Genomic Characterization of Antimicrobial Resistance and Evolution Mechanism of Bacteria

A special issue of Antibiotics (ISSN 2079-6382). This special issue belongs to the section "Mechanism and Evolution of Antibiotic Resistance".

Deadline for manuscript submissions: 30 June 2024 | Viewed by 655

Special Issue Editors


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Guest Editor
1. Department of Pathobiology, University of Guelph, Guelph, ON, Canada
2. Antimicrobial Research Unit, College of Health Sciences, University of KwaZuluNatal, Durban 4000, South Africa
Interests: antimicrobial resistance; molecular genetics; one-health genomics; pathogenomics; applied bioinformatics; machine learning analytics
Special Issues, Collections and Topics in MDPI journals

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Guest Editor
1. College of Health Sciences, University of KwaZulu-Natal, Durban, South Africa
2. Department of Biochemistry and Microbiology, University of Venda, Thohoyandou, South Africa
Interests: bacteria epidemiology; molecular surveillance of bacteria; one-health genomics; zoonotic pathogens; human health risk
Special Issues, Collections and Topics in MDPI journals

Special Issue Information

Dear Colleagues,

In the ever-evolving battle against antimicrobial resistance (AMR), our understanding of the genomic landscape of bacteria and their mechanisms of evolution has become pivotal. In bacteria, resistance to antibiotics is determined by genetic factors such as chromosomes, plasmids or other movable genetic elements. Although antimicrobial resistance genes (ARGs) typically exhibit significant sequence variability, such as the impact of different concentrations of antibiotics on their genomic dynamics, the impact of this diversity on AMR is still unclear. Therefore, understanding the dynamic changes and mobilization of antibiotic resistance genes in humans, animals, plants and environmental microorganisms through genomics and metagenomics methods is crucial.

This Special Issue seeks to foster a comprehensive understanding of the genetic underpinnings of bacterial antimicrobial resistance and the evolutionary dynamics that underlie these adaptations.

Dr. Daniel Gyamfi Amoako
Dr. Linda Bester
Guest Editors

Manuscript Submission Information

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Submitted manuscripts should not have been published previously, nor be under consideration for publication elsewhere (except conference proceedings papers). All manuscripts are thoroughly refereed through a single-blind peer-review process. A guide for authors and other relevant information for submission of manuscripts is available on the Instructions for Authors page. Antibiotics is an international peer-reviewed open access monthly journal published by MDPI.

Please visit the Instructions for Authors page before submitting a manuscript. The Article Processing Charge (APC) for publication in this open access journal is 2900 CHF (Swiss Francs). Submitted papers should be well formatted and use good English. Authors may use MDPI's English editing service prior to publication or during author revisions.

Keywords

  • antimicrobial resistance mechanism
  • mobile genetic element
  • horizontal gene transfer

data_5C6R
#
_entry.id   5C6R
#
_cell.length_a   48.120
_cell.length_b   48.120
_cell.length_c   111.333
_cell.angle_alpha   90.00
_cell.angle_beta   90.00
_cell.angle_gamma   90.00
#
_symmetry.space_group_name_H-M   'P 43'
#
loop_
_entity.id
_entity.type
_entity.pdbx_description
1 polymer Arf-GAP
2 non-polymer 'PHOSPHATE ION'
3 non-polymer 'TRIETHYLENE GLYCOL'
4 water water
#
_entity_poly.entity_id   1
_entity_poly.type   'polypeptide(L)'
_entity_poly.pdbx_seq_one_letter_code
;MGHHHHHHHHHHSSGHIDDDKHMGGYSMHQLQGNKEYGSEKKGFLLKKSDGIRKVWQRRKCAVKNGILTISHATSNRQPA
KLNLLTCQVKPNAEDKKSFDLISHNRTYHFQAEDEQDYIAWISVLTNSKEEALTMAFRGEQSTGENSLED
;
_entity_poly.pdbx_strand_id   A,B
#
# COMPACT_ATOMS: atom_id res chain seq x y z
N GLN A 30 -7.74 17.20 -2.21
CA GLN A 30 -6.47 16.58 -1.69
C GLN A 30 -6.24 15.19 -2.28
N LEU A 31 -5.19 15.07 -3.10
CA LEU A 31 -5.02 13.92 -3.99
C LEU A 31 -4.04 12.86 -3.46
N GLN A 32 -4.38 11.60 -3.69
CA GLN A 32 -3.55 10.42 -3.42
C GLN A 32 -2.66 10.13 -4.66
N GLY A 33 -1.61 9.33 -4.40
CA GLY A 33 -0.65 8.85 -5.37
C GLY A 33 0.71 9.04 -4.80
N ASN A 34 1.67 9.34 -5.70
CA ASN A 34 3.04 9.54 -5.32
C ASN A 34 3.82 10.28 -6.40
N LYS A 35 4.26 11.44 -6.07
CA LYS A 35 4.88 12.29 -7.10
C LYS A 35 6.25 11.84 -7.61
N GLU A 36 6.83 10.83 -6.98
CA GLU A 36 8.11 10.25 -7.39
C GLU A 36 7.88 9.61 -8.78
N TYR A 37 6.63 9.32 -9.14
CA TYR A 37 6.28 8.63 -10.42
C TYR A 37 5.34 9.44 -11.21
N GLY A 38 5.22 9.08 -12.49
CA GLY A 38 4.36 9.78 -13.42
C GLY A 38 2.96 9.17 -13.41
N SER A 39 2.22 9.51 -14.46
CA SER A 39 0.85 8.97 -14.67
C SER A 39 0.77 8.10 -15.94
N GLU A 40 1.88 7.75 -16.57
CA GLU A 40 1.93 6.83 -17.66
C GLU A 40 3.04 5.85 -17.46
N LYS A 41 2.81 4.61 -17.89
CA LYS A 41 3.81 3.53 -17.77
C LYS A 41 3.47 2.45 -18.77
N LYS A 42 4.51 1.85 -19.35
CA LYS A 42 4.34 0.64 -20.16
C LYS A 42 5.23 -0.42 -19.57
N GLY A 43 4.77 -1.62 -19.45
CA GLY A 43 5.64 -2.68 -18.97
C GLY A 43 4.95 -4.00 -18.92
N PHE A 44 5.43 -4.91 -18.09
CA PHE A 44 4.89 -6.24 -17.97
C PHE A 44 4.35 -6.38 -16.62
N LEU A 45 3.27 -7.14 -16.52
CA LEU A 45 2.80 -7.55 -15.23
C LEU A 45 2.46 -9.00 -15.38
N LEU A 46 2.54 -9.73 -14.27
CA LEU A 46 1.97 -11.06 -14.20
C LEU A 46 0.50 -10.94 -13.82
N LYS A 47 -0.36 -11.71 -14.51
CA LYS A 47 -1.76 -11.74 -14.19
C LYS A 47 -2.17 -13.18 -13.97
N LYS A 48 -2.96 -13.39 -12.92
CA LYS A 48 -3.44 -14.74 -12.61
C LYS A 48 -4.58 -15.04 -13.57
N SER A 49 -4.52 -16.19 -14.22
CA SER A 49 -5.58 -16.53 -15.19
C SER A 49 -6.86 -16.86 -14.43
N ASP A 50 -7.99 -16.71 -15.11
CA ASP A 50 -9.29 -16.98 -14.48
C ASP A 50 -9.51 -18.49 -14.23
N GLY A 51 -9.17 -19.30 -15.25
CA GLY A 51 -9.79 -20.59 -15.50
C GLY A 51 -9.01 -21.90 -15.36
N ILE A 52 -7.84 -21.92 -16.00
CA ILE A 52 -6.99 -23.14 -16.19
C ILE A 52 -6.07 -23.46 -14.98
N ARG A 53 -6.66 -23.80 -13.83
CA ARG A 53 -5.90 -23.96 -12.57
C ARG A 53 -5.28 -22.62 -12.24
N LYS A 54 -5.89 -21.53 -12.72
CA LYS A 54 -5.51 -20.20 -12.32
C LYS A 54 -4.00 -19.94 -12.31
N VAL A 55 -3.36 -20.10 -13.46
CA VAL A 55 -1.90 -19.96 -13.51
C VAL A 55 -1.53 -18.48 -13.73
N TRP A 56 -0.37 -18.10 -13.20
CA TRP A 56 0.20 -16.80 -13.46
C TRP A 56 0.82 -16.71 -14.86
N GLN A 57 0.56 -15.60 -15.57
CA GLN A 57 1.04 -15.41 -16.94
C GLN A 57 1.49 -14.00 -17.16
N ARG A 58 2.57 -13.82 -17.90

• resistome
  • evolution
  • molecular phylogenetics
  • genomics
  • bioinformatics analysis
  • next-generation sequencing

Published Papers (1 paper)

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Research

18 pages, 2320 KiB  
Article
Genomic Epidemiology of C2/H30Rx and C1-M27 Subclades of Escherichia coli ST131 Isolates from Clinical Blood Samples in Hungary
by Kinga Tóth, Ivelina Damjanova, Levente Laczkó, Lilla Buzgó, Virág Lesinszki, Erika Ungvári, Laura Jánvári, Adrienn Hanczvikkel, Ákos Tóth and Dóra Szabó
Antibiotics 2024, 13(4), 363; https://doi.org/10.3390/antibiotics13040363 - 16 Apr 2024
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Abstract
Extended-spectrum β-lactamase-producing Escherichia coli ST131 has become widespread worldwide. This study aims to characterize the virulome, resistome, and population structure of E. coli ST131 isolates from clinical blood samples in Hungary. A total of 30 C2/H30Rx and 33 C1-M27 ST131 isolates were selected [...] Read more.
Extended-spectrum β-lactamase-producing Escherichia coli ST131 has become widespread worldwide. This study aims to characterize the virulome, resistome, and population structure of E. coli ST131 isolates from clinical blood samples in Hungary. A total of 30 C2/H30Rx and 33 C1-M27 ST131 isolates were selected for Illumina MiSeq sequencing and 30 isolates for MinION sequencing, followed by hybrid de novo assembly. Five C2/H30Rx and one C1-M27 cluster were identified. C1-M27 isolates harbored the F1:A2:B20 plasmid in 93.9% of cases. Long-read sequencing revealed that blaCTX-M-27 was on plasmids. Among the C2/H30Rx isolates, only six isolates carried the C2-associated F2:A1:B- plasmid type. Of 19 hybrid-assembled C2/H30Rx genomes, the blaCTX-M-15 gene was located on plasmid only in one isolate, while in the other isolates, ISEcp1 or IS26-mediated chromosomal integration of blaCTX-M-15 was detected in unique variations. In one isolate a part of F2:A1:B- plasmid integrated into the chromosome. These results suggest that CTX-M-15-producing C2/H30Rx and CTX-M-27-producing C1-M27 subclades may have emerged and spread in different ways in Hungary. While blaCTX-M-27 was carried mainly on the C1/H30R-associated F1:A2:B20 plasmid, the IncF-like plasmids of C2/H30Rx or its composite transposons have been incorporated into the chromosome through convergent evolutionary processes. Full article
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